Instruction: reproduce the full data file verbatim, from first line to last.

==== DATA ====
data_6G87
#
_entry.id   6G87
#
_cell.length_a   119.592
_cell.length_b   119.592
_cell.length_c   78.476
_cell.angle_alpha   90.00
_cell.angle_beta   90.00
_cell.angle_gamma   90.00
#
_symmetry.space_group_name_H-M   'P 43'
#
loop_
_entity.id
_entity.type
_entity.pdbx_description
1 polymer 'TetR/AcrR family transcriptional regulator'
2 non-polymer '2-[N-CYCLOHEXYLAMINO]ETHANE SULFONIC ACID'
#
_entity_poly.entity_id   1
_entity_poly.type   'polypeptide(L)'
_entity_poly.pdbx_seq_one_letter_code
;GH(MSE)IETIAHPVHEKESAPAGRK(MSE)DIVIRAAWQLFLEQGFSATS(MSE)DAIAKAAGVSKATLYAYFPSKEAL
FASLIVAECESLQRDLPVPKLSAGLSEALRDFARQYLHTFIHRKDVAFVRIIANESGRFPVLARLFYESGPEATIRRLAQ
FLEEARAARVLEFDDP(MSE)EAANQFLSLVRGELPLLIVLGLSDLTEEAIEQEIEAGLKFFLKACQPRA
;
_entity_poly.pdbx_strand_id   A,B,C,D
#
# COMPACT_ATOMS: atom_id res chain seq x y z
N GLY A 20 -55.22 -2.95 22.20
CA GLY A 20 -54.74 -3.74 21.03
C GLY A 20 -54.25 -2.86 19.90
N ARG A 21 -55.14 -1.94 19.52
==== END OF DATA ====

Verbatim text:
data_6G87
#
_entry.id   6G87
#
_cell.length_a   119.592
_cell.length_b   119.592
_cell.length_c   78.476
_cell.angle_alpha   90.00
_cell.angle_beta   90.00
_cell.angle_gamma   90.00
#
_symmetry.space_group_name_H-M   'P 43'
#
loop_
_entity.id
_entity.type
_entity.pdbx_description
1 polymer 'TetR/AcrR family transcriptional regulator'
2 non-polymer '2-[N-CYCLOHEXYLAMINO]ETHANE SULFONIC ACID'
#
_entity_poly.entity_id   1
_entity_poly.type   'polypeptide(L)'
_entity_poly.pdbx_seq_one_letter_code
;GH(MSE)IETIAHPVHEKESAPAGRK(MSE)DIVIRAAWQLFLEQGFSATS(MSE)DAIAKAAGVSKATLYAYFPSKEAL
FASLIVAECESLQRDLPVPKLSAGLSEALRDFARQYLHTFIHRKDVAFVRIIANESGRFPVLARLFYESGPEATIRRLAQ
FLEEARAARVLEFDDP(MSE)EAANQFLSLVRGELPLLIVLGLSDLTEEAIEQEIEAGLKFFLKACQPRA
;
_entity_poly.pdbx_strand_id   A,B,C,D
#
# COMPACT_ATOMS: atom_id res chain seq x y z
N GLY A 20 -55.22 -2.95 22.20
CA GLY A 20 -54.74 -3.74 21.03
C GLY A 20 -54.25 -2.86 19.90
N ARG A 21 -55.14 -1.94 19.52